The desired temperature of the water is selected by the user via a plurality of control keys on the housing. Directional arrow keys 21 are located adjacent to a liquid crystal display 22 for adjusting the desired temperature or the stop, start and duration times depending upon the selected mode. A mode button 23 adjacent the display allows the user to select and view the function being adjusted. If the temperature set mode has been selected, the up (+) and down(-) arrow keys are used to increase or decrease the target temperature respectively which will be simultaneously displayed on the display screen. Once the target temperature has been selected, the control assembly will maintain the water exiting the bath tub faucet or shower head at the selected temperature.
Tub 24 and shower 35 selection buttons are also provided allowing a user to program the various functions for either the tub or shower. Separate control loops for the shower and bath tub are preferred since separate temperature sensors are used as described below. Start 36 and stop 37 buttons are also provided. A remote control means 25 may be mounted in any convenient location using conventional attachment means. The remote control unit contains all of the functions keys located on the housing and has a cord 26 connected thereto with a plug at a distal end which may be coupled with a receptacle on the housing.
Temperature sensors 38, 27 are disposed within the showerhead and the tub faucet respectively which transmit current temperature readings to the electronic control assembly. If the temperature is not at the preselected value, the control assembly will manipulate the appropriate control valve. A digital flow meter 28 is disposed between the block valve and the diverter valve for measuring the current flow rate or total volumetric flow therefrom. The flow information is transmitted to the control assembly which may close the block valve to disable water flow after a preselected volume of water has been delivered or may open and close the valve at a preselected time of day.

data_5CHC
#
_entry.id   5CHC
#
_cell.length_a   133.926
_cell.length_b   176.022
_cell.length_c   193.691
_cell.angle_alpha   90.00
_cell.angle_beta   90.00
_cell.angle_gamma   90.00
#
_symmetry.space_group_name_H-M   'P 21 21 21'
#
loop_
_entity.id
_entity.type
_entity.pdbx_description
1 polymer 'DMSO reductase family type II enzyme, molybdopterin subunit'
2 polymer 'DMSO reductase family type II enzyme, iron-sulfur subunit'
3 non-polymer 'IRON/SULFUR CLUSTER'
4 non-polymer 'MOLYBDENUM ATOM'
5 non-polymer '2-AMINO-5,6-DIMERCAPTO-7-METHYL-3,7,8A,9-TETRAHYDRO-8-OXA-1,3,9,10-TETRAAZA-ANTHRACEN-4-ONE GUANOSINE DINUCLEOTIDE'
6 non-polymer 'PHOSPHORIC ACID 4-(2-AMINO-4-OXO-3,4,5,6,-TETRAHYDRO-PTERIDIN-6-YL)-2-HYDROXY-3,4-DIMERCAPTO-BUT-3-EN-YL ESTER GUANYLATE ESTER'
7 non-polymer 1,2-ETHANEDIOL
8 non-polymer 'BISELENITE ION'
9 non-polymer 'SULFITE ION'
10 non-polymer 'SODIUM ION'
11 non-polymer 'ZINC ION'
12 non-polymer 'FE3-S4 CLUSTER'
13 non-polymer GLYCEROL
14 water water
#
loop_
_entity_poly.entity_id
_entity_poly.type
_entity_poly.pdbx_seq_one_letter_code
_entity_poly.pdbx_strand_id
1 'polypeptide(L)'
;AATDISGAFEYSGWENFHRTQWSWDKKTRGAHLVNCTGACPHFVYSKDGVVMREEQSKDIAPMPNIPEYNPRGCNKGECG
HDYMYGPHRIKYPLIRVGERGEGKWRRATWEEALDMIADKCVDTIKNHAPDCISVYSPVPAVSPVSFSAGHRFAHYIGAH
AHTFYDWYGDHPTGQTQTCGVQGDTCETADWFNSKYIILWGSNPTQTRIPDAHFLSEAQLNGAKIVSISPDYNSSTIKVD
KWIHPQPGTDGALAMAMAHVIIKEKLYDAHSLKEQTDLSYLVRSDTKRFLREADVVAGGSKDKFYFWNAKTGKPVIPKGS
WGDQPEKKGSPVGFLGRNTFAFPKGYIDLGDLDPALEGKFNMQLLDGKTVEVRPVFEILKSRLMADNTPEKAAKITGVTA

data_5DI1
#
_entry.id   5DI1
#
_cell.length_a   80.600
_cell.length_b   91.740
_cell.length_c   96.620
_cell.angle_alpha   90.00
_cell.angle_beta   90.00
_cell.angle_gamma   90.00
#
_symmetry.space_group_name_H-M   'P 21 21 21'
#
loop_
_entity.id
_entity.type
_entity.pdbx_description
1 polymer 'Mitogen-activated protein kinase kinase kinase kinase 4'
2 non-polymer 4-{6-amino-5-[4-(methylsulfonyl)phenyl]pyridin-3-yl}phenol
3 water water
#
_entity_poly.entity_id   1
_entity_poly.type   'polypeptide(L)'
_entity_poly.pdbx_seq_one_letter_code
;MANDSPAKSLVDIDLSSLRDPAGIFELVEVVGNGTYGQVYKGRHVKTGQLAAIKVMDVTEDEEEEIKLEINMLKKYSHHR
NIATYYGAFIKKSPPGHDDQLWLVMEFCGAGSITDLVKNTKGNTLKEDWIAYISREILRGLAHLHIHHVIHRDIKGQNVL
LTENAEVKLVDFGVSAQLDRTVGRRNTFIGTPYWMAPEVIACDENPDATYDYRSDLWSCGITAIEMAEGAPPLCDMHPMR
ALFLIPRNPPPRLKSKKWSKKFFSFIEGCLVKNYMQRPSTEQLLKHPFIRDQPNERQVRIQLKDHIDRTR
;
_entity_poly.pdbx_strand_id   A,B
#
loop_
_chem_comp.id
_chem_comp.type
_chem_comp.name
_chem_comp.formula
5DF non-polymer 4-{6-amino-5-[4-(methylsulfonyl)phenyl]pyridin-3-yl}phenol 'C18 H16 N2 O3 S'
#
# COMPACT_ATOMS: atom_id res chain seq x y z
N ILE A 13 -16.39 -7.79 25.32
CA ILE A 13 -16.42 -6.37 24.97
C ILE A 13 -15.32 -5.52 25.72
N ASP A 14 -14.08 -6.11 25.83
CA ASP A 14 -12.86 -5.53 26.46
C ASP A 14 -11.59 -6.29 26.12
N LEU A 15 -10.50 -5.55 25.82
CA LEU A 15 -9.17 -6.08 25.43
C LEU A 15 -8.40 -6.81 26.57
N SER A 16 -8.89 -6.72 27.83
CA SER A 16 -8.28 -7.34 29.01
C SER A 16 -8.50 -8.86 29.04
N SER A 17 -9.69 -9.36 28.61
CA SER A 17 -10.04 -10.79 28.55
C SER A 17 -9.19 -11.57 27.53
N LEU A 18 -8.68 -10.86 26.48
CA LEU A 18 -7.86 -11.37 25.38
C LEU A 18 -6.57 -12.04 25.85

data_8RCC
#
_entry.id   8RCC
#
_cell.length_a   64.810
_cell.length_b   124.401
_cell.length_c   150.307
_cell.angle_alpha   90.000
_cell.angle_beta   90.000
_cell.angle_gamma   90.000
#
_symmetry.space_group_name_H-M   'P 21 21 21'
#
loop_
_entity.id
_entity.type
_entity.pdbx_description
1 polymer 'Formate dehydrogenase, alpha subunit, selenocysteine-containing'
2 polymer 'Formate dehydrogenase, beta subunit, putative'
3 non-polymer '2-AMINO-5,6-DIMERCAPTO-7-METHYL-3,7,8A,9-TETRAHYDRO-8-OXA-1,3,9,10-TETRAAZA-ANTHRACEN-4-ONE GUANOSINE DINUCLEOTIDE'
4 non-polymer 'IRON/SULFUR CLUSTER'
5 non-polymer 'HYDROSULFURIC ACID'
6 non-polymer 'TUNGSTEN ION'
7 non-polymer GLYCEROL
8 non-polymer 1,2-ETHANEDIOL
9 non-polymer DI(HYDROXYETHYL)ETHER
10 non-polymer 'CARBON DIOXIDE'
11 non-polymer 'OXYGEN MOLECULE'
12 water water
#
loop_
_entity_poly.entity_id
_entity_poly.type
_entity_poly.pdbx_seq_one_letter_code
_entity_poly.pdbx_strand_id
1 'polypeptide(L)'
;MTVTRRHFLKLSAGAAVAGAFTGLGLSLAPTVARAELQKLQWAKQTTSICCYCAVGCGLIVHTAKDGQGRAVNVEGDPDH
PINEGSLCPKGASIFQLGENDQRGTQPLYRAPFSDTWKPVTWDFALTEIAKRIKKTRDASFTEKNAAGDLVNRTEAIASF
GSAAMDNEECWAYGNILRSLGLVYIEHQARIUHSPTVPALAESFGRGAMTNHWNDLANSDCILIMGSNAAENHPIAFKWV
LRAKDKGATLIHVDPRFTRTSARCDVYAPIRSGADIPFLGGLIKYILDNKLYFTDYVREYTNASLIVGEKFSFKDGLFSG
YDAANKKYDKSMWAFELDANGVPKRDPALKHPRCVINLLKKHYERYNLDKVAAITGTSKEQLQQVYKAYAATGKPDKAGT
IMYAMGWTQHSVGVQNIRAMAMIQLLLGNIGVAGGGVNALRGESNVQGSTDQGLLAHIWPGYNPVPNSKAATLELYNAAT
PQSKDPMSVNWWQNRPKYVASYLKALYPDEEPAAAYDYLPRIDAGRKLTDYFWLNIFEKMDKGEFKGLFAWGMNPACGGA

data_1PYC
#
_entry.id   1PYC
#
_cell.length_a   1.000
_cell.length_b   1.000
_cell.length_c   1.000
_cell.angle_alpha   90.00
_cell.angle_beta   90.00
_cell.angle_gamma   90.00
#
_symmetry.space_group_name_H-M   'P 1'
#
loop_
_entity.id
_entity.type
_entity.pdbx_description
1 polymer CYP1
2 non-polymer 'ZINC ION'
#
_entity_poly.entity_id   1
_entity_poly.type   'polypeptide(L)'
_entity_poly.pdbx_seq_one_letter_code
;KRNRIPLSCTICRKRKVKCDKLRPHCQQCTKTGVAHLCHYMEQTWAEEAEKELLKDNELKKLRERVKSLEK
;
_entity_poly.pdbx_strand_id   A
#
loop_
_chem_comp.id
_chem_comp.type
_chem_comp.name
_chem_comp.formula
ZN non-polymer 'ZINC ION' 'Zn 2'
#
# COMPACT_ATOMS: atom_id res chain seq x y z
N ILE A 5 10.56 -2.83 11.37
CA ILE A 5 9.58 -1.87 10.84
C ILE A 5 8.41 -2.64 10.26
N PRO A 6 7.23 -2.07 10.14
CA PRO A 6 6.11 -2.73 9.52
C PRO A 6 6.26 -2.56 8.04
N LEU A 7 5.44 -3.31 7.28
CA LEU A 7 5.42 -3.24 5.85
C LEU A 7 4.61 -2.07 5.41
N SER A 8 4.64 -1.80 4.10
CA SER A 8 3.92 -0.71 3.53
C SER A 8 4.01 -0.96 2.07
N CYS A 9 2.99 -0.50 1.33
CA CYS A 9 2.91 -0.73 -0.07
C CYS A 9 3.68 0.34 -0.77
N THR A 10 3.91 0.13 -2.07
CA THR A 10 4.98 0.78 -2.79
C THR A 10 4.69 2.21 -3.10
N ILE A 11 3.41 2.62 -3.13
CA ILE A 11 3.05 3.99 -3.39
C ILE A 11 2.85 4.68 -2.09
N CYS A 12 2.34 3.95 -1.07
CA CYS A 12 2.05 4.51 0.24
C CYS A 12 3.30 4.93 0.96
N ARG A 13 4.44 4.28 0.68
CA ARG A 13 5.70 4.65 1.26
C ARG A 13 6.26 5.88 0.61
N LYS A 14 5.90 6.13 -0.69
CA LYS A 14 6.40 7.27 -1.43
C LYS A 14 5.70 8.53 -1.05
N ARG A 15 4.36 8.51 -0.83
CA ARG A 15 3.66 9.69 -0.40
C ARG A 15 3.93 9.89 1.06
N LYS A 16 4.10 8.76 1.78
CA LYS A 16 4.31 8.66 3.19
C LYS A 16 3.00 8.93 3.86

Precise control of effluent water temperature is maintained due to the unique design of the mixing chamber in which minimal volumes of hot and cold water are mixed immediately after which a temperature is measured. The measured temperature is transmitted to the control assembly and the water control valves are immediately adjusted. Accordingly, the control functions of the present invention react to a more accurate temperature measured at a strategic location allowing the system to respond more quickly and effectively to produce a water effluent having a desired temperature.
The entire unit is preferably powered by rechargeable Ni-Cad batteries 40. The batteries are continuously recharged by a standard A/C outlet using a low voltage output transformer 41. The use of battery power also allows the device to be used for a predetermined duration even if AC power is unavailable. The control assembly uses conventional control and timer circuits that are currently known in the prior art, are therefore not described or depicted in extreme detail.
Although there has been shown and described the preferred embodiment of the present invention, it will be readily apparent to those skilled in the art that modifications may be made thereto which do not exceed the scope of the appended claims. Therefore, the scope of the invention is only to be limited by the following claims.
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|U.S. Classification||236/12.12, 236/12.15, 4/676|
|Mar 29, 2003||FPAY||Fee payment|
Year of fee payment: 4
|May 30, 2007||REMI||Maintenance fee reminder mailed|
|Nov 9, 2007||LAPS||Lapse for failure to pay maintenance fees|
|Jan 1, 2008||FP||Expired due to failure to pay maintenance fee|
Effective date: 20071109